frances in the city

city life lesson #12
September 17, 2008, 12:01 am
Filed under: Chicago!

I bet you, oh faithful reader, just scrolled down to the bottom in a panic to see if you missed city life lessons 1 through 11. Fear not. You’re not missing anything. Lessons 1-11 dealt mostly with homeless people and how not to fall on the stairs to the elevated train. Those will be shared on a need-to-know basis. But number 12:

I’ve been given plenty of opportunities in the past to practice patience. Usually I chose not to. I sat in my little car and shouted at other drivers, I huffed in long lines, I tapped my toes in irritation. But now, as I share less space with more people, I’m practicing patience more frequently than I’d like.

My building holds around 800 college students on 28 floors. The brilliant mind behind 2 E. 8th allowed for three elevators. At least one is routinely broken, today two. Needless to say, waiting for an elevator going up can take a good fifteen minutes, and most hopes for an elevator down are abandoned after five or ten minutes in favor of the stairs. My huffing doesn’t speed up the elevator, and it really doesn’t serve anyone else in line. So I gave that up. Today at the bookstore, I waited in line for twenty minutes to special-order a book for my science class they ran out of before realizing I didn’t even have my debit card. This evening at the grocery store, I stood with my cart for thirty (30) minutes with around 100 other shoppers while technicians retrieved the system from an untimely failure. I’m learning to allow an extra ten minutes padding for bus and train waits.

I’m not trying to overwhelm you with numbers or crying “Woe is me”. I’m actually thankful that I’m recognizing these inconveniences as lessons in patience as they happen. I’m breathing a little more deeply and counting backwards in my head, but I’m learning. In Wichita, it was easier to sway things my way, to go a few over the speed limit when I was running late, to switch to a different lane when a cashier was slow. That luxury of control isn’t really available here, so I’m learning to relax a little. I’ve started carrying a book in my bag for extra minutes in lines and listening to my iPod when the bus is taking its sweet time. At least then the time doesn’t feel wasted.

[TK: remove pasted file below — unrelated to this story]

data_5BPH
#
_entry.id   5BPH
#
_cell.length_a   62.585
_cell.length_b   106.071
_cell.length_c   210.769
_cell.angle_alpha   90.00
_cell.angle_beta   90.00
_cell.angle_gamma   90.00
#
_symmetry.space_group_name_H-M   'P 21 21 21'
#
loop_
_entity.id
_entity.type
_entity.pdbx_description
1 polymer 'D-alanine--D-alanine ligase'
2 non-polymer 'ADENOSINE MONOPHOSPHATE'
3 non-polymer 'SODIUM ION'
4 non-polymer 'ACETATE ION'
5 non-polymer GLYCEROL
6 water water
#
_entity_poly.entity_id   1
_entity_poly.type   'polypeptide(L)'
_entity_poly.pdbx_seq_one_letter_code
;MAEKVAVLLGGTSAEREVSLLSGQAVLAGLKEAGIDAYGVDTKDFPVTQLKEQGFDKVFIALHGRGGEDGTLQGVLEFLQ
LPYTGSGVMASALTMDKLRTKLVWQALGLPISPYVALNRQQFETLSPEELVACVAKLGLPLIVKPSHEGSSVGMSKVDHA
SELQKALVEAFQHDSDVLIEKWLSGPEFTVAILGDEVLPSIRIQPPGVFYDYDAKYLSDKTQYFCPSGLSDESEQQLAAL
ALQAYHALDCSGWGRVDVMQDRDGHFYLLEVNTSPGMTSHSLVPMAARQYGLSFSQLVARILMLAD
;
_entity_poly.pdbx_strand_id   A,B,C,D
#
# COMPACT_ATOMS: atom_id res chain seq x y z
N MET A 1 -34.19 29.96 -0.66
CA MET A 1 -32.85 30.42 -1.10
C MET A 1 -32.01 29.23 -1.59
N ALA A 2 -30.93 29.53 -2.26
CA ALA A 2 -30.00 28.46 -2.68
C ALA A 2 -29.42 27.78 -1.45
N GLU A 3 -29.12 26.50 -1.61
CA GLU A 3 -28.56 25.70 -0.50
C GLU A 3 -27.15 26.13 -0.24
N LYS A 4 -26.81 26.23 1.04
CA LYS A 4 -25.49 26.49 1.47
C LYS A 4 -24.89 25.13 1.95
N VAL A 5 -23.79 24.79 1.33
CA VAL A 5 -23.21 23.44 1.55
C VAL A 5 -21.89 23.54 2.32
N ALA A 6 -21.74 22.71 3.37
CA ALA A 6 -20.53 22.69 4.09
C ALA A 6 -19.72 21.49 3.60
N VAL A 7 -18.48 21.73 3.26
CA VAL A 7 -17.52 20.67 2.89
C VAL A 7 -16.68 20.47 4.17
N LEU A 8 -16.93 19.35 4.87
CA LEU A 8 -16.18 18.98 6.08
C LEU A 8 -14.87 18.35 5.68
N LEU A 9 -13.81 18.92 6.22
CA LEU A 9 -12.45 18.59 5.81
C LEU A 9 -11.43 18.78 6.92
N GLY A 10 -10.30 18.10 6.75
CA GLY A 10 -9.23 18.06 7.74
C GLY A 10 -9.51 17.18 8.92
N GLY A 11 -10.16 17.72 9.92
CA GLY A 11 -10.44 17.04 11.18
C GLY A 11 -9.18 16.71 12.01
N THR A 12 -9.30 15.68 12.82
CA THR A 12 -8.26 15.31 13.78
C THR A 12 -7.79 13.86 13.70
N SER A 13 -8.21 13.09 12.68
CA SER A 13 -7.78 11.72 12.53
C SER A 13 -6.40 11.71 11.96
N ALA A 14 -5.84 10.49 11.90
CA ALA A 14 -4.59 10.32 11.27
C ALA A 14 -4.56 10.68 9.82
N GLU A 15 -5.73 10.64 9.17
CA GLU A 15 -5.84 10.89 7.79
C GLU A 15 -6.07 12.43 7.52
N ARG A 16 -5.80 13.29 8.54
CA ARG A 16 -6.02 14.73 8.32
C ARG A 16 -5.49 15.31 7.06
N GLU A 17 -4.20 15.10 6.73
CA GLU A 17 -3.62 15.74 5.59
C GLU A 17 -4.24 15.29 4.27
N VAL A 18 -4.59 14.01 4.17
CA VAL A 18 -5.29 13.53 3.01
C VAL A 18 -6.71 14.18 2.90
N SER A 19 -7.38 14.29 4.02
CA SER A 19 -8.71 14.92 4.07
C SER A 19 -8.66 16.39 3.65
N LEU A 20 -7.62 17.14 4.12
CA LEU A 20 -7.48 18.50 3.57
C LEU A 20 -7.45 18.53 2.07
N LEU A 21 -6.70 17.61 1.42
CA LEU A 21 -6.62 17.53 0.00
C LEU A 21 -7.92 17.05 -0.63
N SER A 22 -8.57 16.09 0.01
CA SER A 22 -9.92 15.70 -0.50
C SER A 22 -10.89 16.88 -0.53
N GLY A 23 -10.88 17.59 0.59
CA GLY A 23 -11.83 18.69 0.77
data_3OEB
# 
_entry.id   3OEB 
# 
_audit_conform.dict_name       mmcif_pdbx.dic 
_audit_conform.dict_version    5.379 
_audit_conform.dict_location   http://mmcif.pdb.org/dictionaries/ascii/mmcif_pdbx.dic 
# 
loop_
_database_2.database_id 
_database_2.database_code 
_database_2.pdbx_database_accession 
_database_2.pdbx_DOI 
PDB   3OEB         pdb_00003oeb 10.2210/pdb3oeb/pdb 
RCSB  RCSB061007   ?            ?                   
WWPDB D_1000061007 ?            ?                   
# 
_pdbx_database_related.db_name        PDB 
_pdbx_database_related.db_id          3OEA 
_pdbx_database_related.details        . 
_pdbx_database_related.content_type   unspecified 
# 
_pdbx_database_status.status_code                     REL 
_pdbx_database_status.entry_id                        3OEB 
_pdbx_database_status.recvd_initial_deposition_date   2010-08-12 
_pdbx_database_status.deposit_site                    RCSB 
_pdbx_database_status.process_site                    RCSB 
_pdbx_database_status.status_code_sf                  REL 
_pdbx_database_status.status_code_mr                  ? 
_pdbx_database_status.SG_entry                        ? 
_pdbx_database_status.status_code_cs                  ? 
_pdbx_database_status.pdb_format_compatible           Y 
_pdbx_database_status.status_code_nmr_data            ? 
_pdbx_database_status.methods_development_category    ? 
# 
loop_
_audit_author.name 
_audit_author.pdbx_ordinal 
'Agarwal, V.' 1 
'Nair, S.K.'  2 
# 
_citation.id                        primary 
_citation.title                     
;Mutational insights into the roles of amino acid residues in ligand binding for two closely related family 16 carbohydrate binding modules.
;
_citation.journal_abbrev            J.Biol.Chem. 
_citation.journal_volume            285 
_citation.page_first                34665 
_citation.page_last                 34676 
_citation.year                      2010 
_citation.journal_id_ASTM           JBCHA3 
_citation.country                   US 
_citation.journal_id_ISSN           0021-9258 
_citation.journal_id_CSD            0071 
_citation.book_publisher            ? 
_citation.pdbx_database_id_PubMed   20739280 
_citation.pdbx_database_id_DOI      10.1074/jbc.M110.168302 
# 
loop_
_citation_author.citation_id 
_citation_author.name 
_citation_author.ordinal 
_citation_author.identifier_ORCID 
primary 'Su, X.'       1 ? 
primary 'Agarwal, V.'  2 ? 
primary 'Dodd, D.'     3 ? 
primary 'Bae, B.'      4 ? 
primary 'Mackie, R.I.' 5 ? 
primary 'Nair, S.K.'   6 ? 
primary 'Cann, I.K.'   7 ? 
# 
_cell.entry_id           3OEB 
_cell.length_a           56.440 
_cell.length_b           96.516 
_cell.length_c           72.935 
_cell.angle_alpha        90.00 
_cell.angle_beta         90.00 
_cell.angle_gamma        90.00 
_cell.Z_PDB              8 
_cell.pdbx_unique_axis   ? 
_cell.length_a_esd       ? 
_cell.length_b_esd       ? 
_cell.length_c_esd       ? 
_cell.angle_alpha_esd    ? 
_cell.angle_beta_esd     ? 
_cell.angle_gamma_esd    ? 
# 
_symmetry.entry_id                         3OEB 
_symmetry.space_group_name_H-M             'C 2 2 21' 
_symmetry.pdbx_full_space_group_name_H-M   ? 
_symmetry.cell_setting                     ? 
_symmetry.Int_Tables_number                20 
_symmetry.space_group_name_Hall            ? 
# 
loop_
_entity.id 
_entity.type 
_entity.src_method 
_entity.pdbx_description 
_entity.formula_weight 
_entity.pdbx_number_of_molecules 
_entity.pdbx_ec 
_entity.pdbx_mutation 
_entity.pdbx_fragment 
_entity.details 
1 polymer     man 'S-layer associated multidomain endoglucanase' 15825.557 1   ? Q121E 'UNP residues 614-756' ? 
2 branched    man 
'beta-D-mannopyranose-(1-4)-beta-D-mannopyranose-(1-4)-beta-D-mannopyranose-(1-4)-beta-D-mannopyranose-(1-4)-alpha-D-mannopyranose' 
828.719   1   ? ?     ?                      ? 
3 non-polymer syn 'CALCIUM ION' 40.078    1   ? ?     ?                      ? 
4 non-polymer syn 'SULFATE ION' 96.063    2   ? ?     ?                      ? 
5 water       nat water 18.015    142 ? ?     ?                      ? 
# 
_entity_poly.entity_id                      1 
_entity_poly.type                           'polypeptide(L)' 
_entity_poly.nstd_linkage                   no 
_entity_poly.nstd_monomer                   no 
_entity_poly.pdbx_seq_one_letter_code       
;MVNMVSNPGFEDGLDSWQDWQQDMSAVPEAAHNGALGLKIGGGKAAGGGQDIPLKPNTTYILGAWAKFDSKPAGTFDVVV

Gandhi said to be the change you wish to see in the world, and while he was probably talking more about social justice, I like to think that my courtesy contributions are making a small difference. Maybe not always in the people I encounter, but definitely in me.


1 Comment so far
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First off, I think it’s cute that whether we’re 18 or 28, only our parents and other family members comment on our blogs.

Second, you are truly the most amazing woman I know and you prove it with every key stroke.

Third, what’s more eye opening than learning the patience needed for big cities and public transporation is going BACK to Wichita after having acclomated (sp?) to the way of life you’re currently learning. At least that’s been my experience.

I love your guts and think about you more than you know!!

Comment by Jenni

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